I get the whole branding, image, marketing thing also. In these cases, maybe a web agency is what a client needs.

It doesn’t matter. I no longer care to work for another web agency ever again. I enjoy web developing when it is for myself. It is still fun to geek out.

After my layoff with my previous employer, I made the decision to take the layoff as my escape from cubicle nation.

If You Hate Web Development You Will Probably Like Affiliate Marketing

affiliate marketing flowchart

I’ve always thought that web developers have a huge advantage in the world of affiliate marketing. Why? Because you can build and maintain your own website.

Affiliate marketing is simply promoting a company’s products or services in exchange for a percentage of the sale (commission) when someone makes a purchase using your affiliate link.

You already know how to buy a domain name, set up web hosting, and install an SSL certificate.

You know how to install WordPress, tweak it to your liking, and so on. The only thing you’d have to learn is how affiliate marketing works and how to earn income online using it.

I have been doing that for years. The only difference is that I never managed to make it my full-time income because I was too focused on being a web developer for other people.

I lacked a lot of information so after my layoff, I made the decision to learn the business and start fresh.

Here are the Steps I Took to Create an Income Producing Blog

This section is actually an update since I originally wrote this post. Since my original posting, I have created a blog that earns a consistent income online by promoting affiliate products.

Choose a Topic You Have an Interest In

  • It helps to choose a blog niche that you have an interest in. Otherwise, it becomes more difficult to create content for your blog. A blog will not last without content being posted on a regular bases. If the niche you choose interests you, you’ll be more likely to maintain your blog.

Think About How You Want to Make Money with Your Blog

  • There are various ways in which you can earn income with your blog. My favorite method is affiliate marketing. However, you can also use display ads, CPA ads, create your own products, and more. If you choose affiliate marketing, you will need to create content that helps promote the products that you are recommending. I like to promote products that I know would be beneficial to my audience.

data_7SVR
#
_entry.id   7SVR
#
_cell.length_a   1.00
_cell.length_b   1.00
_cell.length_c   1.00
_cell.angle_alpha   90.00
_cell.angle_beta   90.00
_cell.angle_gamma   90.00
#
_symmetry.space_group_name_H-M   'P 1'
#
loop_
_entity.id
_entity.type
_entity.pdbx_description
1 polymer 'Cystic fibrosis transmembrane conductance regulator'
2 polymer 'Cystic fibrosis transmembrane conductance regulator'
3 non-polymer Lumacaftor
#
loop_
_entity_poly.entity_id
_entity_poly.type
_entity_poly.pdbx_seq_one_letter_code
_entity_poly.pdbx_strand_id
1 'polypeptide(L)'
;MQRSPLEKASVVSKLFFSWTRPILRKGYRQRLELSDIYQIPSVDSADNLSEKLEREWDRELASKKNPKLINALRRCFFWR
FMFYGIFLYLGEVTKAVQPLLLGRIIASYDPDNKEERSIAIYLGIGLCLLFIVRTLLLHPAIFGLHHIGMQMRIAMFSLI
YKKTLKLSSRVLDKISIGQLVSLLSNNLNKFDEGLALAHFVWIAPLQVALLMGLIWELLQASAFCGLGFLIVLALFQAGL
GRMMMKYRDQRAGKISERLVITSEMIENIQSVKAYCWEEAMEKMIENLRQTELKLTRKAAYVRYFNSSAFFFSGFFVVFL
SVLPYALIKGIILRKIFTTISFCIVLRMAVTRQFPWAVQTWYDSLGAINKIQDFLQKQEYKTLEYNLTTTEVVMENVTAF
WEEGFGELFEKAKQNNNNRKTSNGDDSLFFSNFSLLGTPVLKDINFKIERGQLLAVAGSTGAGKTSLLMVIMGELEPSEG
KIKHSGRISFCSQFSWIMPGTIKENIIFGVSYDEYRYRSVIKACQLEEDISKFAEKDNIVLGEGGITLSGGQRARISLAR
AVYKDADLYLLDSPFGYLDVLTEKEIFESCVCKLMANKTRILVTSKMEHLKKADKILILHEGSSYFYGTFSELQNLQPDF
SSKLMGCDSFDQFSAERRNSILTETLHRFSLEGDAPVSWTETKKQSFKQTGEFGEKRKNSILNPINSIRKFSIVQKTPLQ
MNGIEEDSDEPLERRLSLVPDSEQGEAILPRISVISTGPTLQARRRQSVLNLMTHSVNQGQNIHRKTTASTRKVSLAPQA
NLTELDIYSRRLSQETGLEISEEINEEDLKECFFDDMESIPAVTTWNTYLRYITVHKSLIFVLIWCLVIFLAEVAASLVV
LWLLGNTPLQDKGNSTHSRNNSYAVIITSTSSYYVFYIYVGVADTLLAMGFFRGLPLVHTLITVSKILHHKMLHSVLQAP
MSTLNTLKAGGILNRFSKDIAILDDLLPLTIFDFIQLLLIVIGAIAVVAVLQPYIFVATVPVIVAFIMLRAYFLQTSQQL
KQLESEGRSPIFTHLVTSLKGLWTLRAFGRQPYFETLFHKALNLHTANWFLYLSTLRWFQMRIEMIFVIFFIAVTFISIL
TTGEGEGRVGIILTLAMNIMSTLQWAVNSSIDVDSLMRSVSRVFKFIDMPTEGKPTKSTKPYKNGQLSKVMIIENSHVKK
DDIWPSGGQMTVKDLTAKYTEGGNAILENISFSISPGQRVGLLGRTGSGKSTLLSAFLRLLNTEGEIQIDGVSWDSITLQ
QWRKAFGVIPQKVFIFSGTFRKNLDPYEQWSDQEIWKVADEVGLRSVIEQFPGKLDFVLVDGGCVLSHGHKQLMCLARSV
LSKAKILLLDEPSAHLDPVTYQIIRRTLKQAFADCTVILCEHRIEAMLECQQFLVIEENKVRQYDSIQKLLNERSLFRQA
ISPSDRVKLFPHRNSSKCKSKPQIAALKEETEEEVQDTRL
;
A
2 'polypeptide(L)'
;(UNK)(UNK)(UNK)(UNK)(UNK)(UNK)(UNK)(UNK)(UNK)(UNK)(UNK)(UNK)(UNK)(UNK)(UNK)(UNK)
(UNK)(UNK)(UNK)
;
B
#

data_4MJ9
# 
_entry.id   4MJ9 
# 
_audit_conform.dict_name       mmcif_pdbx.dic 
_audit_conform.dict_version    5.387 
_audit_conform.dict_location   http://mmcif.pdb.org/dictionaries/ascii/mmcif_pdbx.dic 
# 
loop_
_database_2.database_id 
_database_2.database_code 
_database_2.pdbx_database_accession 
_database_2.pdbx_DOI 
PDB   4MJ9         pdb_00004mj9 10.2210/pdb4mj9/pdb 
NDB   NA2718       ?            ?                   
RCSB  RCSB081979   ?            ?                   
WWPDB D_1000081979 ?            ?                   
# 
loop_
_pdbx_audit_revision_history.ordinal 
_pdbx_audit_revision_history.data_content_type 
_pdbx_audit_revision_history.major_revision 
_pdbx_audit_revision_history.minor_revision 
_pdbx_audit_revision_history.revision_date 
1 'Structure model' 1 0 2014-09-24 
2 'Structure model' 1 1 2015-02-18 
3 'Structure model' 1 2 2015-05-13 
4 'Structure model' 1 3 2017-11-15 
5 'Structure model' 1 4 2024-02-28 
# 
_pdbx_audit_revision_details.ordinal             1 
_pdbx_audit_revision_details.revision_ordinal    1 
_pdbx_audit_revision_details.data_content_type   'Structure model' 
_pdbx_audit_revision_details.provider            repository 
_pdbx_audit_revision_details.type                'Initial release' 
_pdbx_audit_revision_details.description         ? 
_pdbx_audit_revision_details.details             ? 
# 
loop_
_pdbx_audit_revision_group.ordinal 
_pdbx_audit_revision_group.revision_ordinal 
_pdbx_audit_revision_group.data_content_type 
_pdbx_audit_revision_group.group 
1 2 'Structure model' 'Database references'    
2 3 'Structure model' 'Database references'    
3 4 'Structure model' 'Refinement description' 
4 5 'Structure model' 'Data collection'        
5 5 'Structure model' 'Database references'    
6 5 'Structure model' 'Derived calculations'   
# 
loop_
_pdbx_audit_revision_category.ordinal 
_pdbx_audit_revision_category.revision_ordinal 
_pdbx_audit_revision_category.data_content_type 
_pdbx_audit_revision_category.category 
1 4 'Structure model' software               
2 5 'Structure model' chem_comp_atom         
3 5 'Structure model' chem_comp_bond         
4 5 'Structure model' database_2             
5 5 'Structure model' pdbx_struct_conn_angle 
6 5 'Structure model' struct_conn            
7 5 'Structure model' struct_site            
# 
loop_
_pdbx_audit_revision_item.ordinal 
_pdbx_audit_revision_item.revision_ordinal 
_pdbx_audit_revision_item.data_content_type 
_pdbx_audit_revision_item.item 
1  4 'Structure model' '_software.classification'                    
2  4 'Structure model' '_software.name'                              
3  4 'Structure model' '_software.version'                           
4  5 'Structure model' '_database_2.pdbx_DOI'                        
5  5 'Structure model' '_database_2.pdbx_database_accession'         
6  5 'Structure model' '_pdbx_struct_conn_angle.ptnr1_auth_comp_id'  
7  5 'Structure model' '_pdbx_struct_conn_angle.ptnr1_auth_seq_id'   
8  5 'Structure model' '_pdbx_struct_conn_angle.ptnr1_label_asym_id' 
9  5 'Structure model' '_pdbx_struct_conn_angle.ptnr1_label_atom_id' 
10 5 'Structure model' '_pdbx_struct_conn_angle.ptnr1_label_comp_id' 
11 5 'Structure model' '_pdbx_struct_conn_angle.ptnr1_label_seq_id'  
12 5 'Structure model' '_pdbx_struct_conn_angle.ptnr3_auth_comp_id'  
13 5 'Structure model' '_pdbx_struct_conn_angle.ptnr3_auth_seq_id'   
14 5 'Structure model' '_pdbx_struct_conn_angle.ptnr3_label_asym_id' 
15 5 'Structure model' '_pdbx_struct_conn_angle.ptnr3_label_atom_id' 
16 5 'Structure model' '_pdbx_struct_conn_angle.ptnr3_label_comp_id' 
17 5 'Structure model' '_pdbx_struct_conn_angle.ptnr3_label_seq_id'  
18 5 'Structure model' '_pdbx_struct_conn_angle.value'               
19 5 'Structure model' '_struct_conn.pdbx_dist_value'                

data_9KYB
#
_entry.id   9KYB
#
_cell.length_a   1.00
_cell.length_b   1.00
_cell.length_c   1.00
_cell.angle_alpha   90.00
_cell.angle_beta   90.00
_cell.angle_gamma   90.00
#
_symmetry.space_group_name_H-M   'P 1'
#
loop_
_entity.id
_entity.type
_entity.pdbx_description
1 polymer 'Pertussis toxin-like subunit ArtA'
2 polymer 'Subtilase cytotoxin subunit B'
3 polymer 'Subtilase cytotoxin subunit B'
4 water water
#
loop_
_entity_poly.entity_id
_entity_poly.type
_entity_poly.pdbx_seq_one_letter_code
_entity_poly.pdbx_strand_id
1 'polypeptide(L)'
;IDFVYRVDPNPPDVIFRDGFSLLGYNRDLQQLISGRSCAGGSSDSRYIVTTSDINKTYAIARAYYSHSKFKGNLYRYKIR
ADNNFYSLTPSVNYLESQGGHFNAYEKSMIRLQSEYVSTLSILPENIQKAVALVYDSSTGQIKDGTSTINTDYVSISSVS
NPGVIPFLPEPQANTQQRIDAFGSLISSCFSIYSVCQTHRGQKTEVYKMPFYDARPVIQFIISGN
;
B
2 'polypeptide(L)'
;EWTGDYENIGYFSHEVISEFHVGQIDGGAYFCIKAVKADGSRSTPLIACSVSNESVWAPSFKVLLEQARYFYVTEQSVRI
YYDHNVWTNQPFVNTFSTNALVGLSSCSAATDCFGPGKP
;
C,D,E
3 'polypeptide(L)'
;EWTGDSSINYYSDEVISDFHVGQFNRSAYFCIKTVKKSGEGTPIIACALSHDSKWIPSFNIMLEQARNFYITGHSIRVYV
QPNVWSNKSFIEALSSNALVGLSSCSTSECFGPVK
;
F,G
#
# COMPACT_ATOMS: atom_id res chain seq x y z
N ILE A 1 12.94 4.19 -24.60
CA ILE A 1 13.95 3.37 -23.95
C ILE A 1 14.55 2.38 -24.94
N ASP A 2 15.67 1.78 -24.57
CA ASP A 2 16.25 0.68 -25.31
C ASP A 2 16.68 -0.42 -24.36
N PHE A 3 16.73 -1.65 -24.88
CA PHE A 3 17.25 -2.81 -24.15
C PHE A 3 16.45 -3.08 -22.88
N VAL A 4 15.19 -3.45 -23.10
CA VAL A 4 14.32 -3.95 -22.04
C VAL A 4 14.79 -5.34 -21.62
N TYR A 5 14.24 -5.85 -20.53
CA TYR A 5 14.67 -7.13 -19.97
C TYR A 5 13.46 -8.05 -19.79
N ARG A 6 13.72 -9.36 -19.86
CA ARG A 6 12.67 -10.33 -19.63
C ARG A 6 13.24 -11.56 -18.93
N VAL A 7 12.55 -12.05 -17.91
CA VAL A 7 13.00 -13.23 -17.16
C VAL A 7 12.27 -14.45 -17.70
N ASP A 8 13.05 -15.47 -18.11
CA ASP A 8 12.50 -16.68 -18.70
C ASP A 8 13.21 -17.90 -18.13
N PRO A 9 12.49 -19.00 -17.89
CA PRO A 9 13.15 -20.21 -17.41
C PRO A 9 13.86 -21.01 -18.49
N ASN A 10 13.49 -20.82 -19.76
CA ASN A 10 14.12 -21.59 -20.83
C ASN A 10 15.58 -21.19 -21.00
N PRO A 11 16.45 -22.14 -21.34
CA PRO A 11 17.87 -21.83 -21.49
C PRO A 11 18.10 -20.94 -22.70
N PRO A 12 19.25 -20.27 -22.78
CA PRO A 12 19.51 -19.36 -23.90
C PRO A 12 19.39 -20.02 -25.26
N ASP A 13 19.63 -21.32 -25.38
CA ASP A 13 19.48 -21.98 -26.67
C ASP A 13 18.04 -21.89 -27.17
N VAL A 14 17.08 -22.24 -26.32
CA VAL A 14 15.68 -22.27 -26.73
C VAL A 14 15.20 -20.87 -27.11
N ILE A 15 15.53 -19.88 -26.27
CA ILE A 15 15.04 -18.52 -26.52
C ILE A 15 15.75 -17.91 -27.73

Write Often and Be Helpful

  • I recommend posting a new article at least 2 to 3 times per week. Your content should be focused on the needs of your readers. This is where keyword research comes into play. All you need to do is type in a keyword phrase into Google and see what keywords are returned. Below is a screen capture of what I mean.
keyword search

Be Patient

  • Earning income with a blog does not happen overnight. In fact, you can expect to work on your blog for many months before you earn your first dollar. Some successful bloggers didn’t reach success (meaning 4, 5, and even 6 figures a month) until their second year of blogging or beyond.

In Conclusion

If you are eager to leave web development and strike out on your own, I recommend starting a niche blog now while you are still employed.

You can develop and maintain your blog on the side. Sooner or later, you can develop it into a full-time income. The sky is the limit!

Get a jump start on your own niche affiliate blog by investing in a high-quality step-by-step training course that is proven to work.

Learn how I went from zero to making a consistent income online with affiliate marketing.
Click here to learn how I did it.


Hey there! My name is Eartha. I'm an internet marketer. I enjoy helping others discover the benefits of starting their own online businesses.